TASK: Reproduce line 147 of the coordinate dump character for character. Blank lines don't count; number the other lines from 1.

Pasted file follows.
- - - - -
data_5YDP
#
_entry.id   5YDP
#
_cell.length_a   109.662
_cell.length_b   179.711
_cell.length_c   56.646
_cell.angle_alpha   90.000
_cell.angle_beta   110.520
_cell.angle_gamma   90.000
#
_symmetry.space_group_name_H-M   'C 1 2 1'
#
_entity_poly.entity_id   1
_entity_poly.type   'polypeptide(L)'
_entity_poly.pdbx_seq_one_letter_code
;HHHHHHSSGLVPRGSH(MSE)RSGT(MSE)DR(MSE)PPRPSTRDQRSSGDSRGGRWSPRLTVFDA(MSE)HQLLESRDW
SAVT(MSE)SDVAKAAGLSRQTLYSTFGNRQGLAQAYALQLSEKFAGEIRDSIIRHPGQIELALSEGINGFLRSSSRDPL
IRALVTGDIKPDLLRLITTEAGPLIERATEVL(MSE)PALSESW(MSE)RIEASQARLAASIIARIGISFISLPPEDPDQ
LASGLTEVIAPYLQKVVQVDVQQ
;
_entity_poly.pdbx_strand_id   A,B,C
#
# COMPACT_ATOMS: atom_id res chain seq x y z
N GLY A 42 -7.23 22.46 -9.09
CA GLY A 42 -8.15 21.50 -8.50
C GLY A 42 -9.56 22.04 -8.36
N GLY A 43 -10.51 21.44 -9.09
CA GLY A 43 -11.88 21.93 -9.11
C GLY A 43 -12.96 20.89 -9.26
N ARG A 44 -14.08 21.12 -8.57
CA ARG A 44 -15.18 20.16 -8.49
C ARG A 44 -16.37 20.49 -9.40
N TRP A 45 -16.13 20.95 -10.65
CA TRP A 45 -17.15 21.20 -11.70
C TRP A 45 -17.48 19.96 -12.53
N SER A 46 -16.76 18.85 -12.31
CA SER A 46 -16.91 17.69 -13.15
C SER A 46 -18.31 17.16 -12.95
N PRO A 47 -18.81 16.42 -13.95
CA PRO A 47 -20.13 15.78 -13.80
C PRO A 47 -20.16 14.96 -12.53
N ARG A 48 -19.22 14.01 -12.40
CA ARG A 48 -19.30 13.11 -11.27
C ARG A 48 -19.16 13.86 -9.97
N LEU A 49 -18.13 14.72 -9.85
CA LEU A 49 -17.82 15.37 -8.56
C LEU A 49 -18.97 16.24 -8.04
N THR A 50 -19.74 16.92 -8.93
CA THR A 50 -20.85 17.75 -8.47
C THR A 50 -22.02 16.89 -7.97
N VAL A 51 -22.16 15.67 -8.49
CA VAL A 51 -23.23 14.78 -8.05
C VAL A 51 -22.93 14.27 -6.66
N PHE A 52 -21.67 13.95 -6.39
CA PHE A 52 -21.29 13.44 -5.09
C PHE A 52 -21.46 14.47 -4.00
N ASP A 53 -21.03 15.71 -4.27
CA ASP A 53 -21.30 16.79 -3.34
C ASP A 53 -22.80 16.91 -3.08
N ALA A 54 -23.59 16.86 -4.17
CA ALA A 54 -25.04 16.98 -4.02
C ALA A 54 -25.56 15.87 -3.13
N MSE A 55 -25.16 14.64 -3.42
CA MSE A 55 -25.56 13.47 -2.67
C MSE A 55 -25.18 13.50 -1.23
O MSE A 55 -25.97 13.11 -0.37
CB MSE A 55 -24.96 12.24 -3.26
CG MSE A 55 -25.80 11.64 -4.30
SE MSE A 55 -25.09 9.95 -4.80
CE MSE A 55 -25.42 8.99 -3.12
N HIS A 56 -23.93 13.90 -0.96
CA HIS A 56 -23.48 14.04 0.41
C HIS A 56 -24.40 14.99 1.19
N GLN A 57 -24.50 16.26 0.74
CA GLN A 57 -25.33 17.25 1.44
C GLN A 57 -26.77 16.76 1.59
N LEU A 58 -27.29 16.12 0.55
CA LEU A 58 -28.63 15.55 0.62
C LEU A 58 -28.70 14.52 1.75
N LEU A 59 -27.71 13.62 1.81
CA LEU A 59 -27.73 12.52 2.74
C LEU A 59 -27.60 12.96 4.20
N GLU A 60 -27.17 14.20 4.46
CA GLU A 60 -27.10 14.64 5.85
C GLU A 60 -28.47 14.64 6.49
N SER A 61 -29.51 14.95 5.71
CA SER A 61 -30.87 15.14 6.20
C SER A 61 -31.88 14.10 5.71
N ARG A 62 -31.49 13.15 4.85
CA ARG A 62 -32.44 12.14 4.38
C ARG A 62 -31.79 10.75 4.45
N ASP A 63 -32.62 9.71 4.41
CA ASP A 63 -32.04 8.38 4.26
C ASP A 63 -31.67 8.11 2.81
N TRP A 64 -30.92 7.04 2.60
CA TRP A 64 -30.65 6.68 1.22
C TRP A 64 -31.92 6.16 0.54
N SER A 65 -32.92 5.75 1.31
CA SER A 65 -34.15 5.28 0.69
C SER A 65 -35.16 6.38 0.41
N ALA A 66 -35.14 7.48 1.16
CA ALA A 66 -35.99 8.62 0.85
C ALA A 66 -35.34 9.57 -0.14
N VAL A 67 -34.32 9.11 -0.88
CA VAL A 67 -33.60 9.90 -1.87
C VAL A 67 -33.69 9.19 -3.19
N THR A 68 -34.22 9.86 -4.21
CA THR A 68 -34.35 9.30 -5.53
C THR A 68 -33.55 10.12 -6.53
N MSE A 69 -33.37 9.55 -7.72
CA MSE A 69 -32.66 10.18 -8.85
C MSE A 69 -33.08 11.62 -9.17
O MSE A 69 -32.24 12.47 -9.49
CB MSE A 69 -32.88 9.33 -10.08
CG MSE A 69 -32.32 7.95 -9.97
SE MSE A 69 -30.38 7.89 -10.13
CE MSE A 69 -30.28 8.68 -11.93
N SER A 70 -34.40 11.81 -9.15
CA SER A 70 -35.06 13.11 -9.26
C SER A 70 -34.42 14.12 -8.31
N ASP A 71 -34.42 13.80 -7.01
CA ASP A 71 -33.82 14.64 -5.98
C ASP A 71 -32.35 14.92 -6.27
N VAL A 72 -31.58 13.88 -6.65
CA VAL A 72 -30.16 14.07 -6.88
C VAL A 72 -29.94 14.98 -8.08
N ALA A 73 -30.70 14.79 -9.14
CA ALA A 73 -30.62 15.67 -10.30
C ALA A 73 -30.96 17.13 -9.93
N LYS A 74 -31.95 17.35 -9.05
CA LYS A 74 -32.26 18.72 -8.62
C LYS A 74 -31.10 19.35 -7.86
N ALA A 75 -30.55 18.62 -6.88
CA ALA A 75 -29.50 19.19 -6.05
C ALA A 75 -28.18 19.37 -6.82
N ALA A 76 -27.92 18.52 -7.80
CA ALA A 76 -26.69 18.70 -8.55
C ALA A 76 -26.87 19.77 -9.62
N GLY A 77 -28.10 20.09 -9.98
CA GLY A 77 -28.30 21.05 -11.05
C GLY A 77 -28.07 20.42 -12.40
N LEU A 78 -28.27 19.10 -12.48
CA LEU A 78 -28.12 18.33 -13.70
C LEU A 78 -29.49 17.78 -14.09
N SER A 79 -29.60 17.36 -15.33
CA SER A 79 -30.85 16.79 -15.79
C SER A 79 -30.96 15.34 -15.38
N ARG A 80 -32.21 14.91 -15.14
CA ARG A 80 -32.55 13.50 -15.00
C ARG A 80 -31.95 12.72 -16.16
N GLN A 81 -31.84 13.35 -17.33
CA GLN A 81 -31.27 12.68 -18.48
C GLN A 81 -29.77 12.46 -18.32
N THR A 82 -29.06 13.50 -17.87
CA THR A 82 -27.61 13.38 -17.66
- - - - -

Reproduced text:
CA SER A 79 -30.85 16.79 -15.79